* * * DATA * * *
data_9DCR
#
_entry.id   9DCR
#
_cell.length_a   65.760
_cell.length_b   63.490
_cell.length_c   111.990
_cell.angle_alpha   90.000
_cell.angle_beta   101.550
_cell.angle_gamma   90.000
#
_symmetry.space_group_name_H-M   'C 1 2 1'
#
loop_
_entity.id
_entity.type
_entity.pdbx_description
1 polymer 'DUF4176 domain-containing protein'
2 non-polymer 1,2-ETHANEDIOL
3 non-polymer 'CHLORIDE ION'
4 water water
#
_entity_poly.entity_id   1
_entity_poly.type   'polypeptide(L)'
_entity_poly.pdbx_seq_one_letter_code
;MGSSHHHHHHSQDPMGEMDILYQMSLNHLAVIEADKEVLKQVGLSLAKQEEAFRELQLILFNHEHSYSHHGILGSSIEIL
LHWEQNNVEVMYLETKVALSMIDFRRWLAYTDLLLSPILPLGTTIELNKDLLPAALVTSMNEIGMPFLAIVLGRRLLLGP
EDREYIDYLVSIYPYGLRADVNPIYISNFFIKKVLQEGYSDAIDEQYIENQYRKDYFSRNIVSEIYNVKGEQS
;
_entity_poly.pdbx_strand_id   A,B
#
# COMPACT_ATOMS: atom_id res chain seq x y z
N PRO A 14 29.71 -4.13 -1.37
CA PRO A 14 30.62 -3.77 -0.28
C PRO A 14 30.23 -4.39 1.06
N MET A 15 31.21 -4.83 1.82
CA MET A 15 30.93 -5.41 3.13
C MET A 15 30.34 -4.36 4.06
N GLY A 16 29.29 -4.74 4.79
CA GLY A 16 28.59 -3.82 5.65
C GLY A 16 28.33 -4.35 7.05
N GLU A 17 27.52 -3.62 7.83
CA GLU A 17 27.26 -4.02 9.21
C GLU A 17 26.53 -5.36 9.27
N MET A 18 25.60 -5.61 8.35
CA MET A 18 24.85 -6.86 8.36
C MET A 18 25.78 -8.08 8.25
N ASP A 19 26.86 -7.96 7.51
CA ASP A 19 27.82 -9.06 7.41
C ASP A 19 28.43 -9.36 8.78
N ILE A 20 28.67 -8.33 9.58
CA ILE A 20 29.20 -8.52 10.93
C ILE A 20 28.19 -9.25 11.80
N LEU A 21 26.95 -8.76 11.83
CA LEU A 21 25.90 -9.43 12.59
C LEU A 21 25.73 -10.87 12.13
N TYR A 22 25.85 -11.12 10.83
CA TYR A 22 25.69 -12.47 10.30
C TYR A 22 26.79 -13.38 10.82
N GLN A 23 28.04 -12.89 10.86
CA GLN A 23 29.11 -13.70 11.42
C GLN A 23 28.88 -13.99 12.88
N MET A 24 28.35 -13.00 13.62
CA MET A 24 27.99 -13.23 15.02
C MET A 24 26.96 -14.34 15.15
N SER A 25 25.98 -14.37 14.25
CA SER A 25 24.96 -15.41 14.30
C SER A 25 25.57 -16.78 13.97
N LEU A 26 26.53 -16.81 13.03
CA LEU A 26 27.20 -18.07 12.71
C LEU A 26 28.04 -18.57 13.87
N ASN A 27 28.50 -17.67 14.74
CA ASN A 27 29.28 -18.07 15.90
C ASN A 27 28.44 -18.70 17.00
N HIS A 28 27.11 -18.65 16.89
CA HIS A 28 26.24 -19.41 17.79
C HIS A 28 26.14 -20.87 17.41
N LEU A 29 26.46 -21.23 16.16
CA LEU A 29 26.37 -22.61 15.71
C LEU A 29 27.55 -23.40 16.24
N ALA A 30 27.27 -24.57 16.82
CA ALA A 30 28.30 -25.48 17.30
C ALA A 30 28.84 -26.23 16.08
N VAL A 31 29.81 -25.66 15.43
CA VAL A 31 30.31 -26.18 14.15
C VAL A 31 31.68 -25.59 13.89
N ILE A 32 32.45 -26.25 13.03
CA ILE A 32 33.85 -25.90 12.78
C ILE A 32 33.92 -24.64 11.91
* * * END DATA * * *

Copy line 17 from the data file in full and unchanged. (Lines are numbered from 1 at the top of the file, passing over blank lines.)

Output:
_entity.pdbx_description